Operation of the combination counterbalance/3-way and check valve 10 illustrated in FIGS. 1-4C may be particularly seen in the views of FIGS. 4A-4C. As shown particularly in FIG. 4A, air pressure from a supply source (not shown) is connected to a control valve. When the control valve is energized to advance an air cylinder 14, the air enters the control valve and the input port 22 of the counterbalance valve 20 in the direction of arrow A. The air further flows in the direction of arrow A′ via the air line 24, to the main seat 32, on the check valve 30, by shifting the cartridge spool 34 in the pilot bore 38 in the direction of arrow B (See also FIG. 2B). As shown in FIG. 2B, the cartridge spool 34 is biased by spring 64 and is located between two balancing pistons 54A, 54B, with the pistons 54A, 54B being connected on a shaft 56. Air enters the counterbalance valve 20 input port 22 in the direction of arrow A and opens the counterbalance main seat 26 by moving it in the direction of arrow C. The counterbalance main seat 26 is lightly biased by seat spring 28 (see particularly FIG. 2A). The air continues to pass through the counterbalance main seat 26 in the direction of arrow A to the counterbalance valve output port 18, thereby supplying air to the rod side 16, of the air cylinder 14 and raising the Load in the direction of arrow E. The ball check 44 in the 3-way valve 40 is closed, so air cannot escape through air passage 45.

With further attention to FIG. 4A, as the air cylinder 14 lifts the Load, air escapes from the cap side 17 of the air cylinder 14 in the direction of arrow F, and through the output port 36 of the check valve 30 in the direction of arrow F, out the main seat 32 of the check valve 30. As previously mentioned, the main seat 32 of the check valve 30 will be open since air pressure is supplied by the air line 24, to the check valve pilot bore 38. Air escapes out the inlet port 37 of the check valve 30 in the direction of arrow F and through the control valve.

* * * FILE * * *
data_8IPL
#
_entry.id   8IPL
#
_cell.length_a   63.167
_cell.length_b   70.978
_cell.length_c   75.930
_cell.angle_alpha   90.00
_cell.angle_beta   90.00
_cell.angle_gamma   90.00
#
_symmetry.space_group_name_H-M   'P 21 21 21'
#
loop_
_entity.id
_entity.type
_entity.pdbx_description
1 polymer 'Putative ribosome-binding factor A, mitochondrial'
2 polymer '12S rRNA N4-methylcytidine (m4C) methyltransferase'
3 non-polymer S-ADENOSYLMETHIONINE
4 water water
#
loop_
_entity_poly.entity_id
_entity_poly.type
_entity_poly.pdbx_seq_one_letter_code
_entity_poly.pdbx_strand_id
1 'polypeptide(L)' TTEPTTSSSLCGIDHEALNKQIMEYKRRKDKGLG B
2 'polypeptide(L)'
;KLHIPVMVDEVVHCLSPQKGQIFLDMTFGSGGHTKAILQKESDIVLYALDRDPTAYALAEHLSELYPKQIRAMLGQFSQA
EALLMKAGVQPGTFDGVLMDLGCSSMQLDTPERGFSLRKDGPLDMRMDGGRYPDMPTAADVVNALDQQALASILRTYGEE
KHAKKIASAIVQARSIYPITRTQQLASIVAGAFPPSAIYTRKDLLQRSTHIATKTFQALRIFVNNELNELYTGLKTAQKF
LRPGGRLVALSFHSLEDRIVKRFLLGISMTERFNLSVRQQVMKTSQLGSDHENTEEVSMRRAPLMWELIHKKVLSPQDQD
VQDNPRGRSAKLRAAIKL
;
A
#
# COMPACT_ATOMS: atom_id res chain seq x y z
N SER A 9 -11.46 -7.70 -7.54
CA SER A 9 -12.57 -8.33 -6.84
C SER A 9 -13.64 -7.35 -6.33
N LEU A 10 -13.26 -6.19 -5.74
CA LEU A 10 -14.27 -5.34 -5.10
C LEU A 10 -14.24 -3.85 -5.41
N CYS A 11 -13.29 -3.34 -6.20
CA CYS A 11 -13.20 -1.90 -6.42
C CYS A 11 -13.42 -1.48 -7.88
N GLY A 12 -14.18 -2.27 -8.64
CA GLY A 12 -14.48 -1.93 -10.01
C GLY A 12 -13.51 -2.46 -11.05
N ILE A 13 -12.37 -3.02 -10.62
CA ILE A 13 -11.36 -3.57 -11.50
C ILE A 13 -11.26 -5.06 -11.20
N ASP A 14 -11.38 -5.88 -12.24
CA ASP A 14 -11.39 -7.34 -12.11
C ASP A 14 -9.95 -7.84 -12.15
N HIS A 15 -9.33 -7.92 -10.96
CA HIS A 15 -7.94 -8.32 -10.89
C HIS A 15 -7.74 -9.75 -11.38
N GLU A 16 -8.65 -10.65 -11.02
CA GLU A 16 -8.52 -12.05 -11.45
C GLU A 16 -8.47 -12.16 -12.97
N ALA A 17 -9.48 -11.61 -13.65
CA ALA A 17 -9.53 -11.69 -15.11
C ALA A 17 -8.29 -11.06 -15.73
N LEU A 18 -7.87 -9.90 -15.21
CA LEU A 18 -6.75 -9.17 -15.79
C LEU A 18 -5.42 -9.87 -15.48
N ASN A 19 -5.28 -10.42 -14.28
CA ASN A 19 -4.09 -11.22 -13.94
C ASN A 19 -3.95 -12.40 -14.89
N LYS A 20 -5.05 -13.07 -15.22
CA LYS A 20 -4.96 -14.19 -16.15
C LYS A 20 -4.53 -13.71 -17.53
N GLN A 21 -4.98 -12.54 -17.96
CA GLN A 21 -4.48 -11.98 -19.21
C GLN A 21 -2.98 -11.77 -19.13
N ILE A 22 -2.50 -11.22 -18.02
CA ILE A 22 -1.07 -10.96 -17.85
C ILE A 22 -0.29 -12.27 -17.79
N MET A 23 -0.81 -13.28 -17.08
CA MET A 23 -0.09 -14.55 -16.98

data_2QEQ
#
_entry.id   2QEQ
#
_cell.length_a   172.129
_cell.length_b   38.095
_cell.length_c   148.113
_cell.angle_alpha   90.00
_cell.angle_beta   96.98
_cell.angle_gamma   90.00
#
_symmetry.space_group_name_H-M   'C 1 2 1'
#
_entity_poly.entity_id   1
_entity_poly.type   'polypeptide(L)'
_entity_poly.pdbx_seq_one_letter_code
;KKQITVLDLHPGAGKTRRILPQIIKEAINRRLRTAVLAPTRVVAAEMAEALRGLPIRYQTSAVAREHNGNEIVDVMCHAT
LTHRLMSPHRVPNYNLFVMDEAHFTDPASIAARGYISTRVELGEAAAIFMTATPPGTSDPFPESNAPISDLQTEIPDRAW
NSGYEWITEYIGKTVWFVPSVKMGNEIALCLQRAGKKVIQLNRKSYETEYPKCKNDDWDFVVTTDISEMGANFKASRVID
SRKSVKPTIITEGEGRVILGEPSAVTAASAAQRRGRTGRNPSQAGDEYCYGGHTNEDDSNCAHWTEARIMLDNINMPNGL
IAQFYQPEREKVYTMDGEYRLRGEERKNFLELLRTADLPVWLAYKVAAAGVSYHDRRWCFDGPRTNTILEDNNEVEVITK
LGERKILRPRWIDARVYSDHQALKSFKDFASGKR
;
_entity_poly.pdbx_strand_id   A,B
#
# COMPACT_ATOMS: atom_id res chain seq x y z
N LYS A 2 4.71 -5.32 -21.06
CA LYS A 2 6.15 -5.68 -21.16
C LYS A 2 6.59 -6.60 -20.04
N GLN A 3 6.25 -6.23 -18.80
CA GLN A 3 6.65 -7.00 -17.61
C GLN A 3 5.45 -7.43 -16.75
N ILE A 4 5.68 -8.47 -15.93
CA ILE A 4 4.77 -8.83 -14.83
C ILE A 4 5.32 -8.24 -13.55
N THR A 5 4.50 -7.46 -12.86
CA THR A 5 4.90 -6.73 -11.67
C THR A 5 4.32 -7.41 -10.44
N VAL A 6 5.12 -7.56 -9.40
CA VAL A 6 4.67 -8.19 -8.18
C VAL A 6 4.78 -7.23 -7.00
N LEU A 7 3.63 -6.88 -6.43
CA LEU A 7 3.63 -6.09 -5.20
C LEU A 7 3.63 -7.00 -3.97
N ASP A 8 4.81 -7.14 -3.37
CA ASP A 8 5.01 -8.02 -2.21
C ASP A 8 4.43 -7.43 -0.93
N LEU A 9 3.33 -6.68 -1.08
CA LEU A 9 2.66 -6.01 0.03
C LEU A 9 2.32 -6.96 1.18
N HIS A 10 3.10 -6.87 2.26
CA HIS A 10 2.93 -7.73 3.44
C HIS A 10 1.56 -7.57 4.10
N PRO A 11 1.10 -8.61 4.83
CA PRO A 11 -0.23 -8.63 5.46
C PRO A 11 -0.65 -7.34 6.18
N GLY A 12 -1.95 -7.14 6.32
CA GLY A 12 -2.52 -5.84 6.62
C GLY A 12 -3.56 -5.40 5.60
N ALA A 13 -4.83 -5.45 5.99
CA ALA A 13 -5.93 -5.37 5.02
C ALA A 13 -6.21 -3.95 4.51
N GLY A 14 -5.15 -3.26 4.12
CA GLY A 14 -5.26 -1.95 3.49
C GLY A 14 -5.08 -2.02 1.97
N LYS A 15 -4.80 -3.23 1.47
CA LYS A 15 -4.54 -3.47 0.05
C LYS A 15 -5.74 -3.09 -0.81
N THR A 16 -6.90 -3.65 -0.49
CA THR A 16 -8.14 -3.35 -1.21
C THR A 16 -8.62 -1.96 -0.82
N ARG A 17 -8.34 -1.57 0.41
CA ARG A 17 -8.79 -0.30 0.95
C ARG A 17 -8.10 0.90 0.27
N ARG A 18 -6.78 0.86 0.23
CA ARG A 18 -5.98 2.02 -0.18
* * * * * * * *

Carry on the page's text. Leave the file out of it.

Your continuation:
With reference to FIG. 4B, it may be seen that when the control valve is in the neutral, stopped position, an adjusting screw 60 may be set to hold the Load in position. The adjusting screw 60 is turned clockwise in the direction of arrow D to compress a spring 62. The spring 62 thereby biases the main seat 26 to close the outlet port 18. The screw is turned until the back pressure on the air cylinder 14, holds the Load in a suspended position.

Turning now to FIGS. 4C and 4D, a method to reverse direction, or lower the Load utilizing the present valve 10 may be seen. As illustrated, the control valve supplies air to the input port 37 of the check valve 30 in the direction of arrow G, causing the main seat 32 to open in the direction of arrow H. The main seat 32 is lightly biased closed by a poppet spring 64. Air is also supplied to the 3-way valve 40, via air line 66 in the direction of arrow G′, which causes the piston 42 of the 3-way valve 40 to move downward in the direction of arrow K. Air line 66 usually taps into inlet port 37 of the check valve 30, but may also be connected to another source of air pressure where the air is able to exhaust more quickly. The seal 48 on the piston. 42 closes the air passage 70 from the pilot bore 68 of counterbalance valve 20 to the exhaust passage 46 (see particularly FIG. 2C). The piston 42 also unseats the ball check 44, and opens the air passage 45, to the pilot bore 68 to allow air to flow in the direction of arrow J. The pressure shifts the cartridge spool 72 in the direction of arrow N to open the main seat 26 (see particularly FIG. 2A), causing air to flow in the direction of arrow N to a pressure differential required to hold the Load in position.